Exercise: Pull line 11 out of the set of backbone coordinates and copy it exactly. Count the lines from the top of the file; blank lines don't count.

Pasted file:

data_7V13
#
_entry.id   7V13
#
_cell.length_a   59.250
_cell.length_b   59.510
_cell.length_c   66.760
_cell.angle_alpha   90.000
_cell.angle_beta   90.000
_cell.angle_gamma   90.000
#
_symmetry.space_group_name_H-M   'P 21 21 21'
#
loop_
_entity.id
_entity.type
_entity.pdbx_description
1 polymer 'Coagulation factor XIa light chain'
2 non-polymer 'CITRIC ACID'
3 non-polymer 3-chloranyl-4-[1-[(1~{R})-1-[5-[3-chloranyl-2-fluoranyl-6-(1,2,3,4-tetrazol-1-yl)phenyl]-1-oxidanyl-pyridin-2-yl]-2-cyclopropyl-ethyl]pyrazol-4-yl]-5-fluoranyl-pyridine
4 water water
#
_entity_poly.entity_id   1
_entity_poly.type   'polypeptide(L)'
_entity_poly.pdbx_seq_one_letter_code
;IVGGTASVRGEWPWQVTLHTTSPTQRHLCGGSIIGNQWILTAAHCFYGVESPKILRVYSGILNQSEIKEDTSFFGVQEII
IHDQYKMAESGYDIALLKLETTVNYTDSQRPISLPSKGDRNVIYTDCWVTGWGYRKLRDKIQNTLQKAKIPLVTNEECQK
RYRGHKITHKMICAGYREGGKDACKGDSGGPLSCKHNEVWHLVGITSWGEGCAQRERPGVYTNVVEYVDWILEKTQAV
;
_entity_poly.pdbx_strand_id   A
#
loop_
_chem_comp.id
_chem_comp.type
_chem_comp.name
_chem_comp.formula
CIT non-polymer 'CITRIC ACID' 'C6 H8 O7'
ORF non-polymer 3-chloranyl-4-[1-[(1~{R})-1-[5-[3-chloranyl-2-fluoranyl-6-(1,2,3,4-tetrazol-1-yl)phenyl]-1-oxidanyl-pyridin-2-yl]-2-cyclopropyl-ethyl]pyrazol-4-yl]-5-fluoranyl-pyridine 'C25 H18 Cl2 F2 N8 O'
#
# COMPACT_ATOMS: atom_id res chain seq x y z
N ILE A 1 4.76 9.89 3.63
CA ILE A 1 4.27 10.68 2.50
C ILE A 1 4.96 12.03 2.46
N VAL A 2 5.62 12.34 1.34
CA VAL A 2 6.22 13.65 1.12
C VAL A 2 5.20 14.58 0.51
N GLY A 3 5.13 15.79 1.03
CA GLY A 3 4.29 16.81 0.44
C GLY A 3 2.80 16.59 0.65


#